CSC: No comment is the safest

I was rather surprised yesterday to see an e-mail from Ogilvy PR pitching an interview with Dave Booth, the Chairman President of Global Sales and Marketing at Computer Sciences Corp, only a couple of hours after Xerox announced its $6.4 billion planned purchase of Affiliated Computer Services.

After all, CSC — an IT services company that competes with ACS, and has a market value of $8.1 billion — was the first company that came to bankers’ and analysts’ minds when I asked them who else could be in play, as tech companies look to buy into new growth opportunities.

Given how market sentiment works, any comments from the chief senior executive of a potential acquisition target like CSC could easily move the stock. As a rule, that’s why, companies typically don’t comment on rumor or speculation about themselves. So naturally, an on-the-record interview with the CSC chairman executive wasn’t something I could pass up.

The e-mail offered:

…(T)he opportunity to hear comments from Computer Sciences Corp. (CSC). As you might know, CSC is a marketplace contrarian that can offer a POV on the other side of the coin – staying independent.
CSC anticipates greater interest from those clients that value the objectivity of a technology-independent approach. With one less independent firm in the marketplace, CSC’s position is strengthened as a global, technology-independent option for clients.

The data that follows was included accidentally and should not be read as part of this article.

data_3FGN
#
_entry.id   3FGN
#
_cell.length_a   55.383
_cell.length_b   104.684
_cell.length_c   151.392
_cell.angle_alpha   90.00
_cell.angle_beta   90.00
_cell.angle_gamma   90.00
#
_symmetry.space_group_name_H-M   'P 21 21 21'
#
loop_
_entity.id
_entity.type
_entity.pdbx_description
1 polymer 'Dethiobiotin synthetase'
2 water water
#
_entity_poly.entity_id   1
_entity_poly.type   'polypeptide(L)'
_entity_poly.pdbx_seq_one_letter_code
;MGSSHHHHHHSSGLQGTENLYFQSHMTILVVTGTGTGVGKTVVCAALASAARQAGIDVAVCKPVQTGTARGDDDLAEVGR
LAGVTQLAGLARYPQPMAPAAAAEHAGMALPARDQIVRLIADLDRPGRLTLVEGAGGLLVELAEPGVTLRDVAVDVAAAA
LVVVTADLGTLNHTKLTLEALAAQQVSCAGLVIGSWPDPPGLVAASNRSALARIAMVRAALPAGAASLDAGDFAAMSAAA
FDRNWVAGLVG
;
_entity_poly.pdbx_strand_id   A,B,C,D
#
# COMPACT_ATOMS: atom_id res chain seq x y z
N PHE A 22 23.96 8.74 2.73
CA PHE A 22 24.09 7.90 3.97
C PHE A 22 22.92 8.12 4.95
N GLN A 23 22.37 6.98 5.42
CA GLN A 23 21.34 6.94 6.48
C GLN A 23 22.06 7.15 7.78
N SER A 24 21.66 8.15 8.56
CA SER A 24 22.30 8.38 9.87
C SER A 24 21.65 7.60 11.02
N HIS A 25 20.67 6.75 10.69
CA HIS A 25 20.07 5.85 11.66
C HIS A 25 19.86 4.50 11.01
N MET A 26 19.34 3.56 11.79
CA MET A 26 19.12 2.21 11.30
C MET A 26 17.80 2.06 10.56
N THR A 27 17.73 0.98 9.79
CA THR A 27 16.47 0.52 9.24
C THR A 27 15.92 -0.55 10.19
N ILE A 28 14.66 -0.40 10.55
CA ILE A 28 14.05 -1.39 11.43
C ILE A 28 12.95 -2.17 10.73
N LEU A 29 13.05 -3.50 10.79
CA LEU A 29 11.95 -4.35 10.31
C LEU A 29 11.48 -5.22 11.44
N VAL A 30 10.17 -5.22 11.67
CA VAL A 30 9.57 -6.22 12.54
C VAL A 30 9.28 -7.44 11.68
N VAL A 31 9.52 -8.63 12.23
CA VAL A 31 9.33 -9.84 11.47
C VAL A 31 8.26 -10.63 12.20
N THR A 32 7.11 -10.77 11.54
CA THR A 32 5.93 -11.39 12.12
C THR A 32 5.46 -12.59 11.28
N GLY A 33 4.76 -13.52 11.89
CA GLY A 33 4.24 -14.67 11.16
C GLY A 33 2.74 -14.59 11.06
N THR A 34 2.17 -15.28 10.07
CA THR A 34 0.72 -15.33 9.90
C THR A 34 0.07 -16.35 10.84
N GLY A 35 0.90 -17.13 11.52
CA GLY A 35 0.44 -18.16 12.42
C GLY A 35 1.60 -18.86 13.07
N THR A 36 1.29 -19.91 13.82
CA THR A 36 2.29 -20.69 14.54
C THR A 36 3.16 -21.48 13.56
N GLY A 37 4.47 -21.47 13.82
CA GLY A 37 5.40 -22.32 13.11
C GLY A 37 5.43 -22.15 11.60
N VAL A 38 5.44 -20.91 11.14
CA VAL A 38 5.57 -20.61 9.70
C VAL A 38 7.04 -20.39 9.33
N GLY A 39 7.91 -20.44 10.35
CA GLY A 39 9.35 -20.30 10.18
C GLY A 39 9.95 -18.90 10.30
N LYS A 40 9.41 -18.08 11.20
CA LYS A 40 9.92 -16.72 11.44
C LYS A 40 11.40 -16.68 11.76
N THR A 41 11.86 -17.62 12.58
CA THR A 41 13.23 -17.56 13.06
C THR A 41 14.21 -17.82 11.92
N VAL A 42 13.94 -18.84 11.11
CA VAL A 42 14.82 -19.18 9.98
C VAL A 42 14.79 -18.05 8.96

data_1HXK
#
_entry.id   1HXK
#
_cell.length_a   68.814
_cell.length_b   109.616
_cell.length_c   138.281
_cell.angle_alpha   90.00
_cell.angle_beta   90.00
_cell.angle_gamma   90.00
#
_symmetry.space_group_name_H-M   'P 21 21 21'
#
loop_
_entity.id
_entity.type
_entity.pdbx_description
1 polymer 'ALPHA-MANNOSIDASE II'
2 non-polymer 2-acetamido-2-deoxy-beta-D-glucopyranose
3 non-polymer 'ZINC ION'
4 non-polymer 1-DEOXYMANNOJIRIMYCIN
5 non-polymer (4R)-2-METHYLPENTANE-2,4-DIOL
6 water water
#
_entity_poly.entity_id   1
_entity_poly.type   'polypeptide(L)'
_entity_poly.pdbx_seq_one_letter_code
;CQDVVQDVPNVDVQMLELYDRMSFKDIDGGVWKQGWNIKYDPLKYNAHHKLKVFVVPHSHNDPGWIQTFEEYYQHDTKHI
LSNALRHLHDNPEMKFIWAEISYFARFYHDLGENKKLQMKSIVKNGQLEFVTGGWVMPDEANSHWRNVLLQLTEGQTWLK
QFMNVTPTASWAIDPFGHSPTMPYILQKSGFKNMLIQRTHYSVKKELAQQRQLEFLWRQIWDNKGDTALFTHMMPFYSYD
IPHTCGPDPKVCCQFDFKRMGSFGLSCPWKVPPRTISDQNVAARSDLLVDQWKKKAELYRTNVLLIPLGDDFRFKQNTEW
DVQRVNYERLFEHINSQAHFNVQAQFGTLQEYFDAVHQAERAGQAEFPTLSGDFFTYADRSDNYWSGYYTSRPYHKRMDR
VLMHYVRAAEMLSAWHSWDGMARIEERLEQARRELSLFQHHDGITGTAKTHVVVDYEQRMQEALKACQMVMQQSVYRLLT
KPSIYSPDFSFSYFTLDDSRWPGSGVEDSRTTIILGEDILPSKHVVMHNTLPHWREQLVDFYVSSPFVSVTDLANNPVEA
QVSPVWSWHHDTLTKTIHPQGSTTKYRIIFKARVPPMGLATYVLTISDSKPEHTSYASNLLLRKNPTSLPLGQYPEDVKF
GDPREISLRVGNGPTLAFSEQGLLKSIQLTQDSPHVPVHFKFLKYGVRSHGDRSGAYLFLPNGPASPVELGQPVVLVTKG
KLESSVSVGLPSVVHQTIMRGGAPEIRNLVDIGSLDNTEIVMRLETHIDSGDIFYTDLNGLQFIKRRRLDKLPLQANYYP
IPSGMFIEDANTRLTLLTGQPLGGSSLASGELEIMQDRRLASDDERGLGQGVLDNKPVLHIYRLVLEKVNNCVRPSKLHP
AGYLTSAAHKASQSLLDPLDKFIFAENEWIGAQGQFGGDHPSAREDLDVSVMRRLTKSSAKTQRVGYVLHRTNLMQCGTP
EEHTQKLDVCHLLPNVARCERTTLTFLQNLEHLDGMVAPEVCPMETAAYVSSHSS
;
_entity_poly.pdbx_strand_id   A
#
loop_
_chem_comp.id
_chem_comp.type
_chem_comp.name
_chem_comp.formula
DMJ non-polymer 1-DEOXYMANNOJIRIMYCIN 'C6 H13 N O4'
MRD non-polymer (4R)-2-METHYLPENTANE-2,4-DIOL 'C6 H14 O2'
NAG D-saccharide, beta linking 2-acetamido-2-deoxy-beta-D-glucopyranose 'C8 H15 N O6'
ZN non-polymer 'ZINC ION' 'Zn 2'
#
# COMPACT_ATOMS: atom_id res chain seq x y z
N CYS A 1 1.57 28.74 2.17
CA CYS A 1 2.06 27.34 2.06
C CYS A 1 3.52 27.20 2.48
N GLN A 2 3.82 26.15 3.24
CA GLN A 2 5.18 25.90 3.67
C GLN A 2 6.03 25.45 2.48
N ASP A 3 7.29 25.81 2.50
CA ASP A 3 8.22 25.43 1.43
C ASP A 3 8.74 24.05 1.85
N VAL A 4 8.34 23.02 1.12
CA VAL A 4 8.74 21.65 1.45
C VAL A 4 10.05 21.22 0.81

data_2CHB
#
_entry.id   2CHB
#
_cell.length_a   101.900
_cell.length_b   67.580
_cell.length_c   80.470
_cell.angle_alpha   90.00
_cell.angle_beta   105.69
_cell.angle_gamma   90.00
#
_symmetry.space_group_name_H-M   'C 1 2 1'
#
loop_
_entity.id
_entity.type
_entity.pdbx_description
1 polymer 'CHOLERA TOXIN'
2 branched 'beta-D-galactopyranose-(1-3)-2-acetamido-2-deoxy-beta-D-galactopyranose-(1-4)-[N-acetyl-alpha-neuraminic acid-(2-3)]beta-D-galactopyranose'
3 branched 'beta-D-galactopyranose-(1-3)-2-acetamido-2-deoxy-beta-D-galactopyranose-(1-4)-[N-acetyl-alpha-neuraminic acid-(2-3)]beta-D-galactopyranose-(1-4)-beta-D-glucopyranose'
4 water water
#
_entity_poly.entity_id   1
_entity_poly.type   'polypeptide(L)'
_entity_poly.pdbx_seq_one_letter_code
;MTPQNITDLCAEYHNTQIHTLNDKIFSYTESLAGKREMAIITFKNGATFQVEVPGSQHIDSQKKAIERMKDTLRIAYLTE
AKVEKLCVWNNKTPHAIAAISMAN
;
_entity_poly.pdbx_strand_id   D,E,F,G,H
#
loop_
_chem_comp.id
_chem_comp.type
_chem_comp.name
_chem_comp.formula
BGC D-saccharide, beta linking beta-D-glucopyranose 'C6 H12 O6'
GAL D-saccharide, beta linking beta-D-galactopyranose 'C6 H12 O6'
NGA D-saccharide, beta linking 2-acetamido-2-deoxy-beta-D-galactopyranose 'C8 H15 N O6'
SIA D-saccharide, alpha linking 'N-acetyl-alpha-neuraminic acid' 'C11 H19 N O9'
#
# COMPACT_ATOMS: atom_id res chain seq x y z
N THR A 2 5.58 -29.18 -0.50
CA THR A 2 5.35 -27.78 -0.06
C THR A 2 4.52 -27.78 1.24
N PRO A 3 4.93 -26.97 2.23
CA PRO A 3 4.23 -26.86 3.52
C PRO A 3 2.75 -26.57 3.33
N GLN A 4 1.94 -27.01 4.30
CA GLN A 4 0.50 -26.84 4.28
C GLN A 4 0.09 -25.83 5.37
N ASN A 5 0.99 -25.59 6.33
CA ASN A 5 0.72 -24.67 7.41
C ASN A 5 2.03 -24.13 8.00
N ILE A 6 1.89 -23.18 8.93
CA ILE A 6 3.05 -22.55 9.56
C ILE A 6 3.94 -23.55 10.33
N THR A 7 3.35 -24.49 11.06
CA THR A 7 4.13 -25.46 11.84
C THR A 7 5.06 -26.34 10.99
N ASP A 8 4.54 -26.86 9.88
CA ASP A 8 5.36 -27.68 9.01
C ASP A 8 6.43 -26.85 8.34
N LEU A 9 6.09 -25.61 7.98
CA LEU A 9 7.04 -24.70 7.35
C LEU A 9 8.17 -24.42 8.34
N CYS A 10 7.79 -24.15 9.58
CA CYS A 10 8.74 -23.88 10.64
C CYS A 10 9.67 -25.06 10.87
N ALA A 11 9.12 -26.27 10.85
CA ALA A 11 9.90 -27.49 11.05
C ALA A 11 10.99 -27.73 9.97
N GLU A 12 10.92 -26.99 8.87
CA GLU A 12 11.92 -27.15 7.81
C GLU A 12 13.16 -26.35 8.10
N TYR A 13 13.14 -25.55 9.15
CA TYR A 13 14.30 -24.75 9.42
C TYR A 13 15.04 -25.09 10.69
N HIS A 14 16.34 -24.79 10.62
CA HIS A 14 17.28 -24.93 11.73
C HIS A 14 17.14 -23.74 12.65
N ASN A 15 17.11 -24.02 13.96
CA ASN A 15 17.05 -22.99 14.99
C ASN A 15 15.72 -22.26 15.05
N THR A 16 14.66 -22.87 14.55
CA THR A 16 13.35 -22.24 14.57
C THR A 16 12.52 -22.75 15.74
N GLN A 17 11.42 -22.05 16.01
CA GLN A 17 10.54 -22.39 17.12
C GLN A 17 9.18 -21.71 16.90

I let Ogilvy know of my interest, and waited, and followed up, and waited. By the late afternoon, I figured the pitch was too good to be true because CSC had thought the better of it. Sure enough, the e-mail that eventually turned up in my inbox, said: “CSC now prefers not to comment.”

from Breakingviews:

Tech services deals count on more with less

Xerox button

The U.S. computer services industry is back in favor, after a decade of struggling to cut costs and compete with offshore firms from India and elsewhere. At least that would be the obvious conclusion to draw from a recent string of multibillion-dollar deals.

Xerox has agreed to buy Affiliated Computer Services for $6.4 billion while Dell is paying $3.9 billion for Perot Systems. They are picking up where Hewlett-Packard left off when it paid $13.9 billion to buy Electronic Data Systems in 2008.

But what's driving these deals is not a bet on the improving growth prospects of the services industry. Instead, the buyers value computer services companies more as sales pipelines for their own products.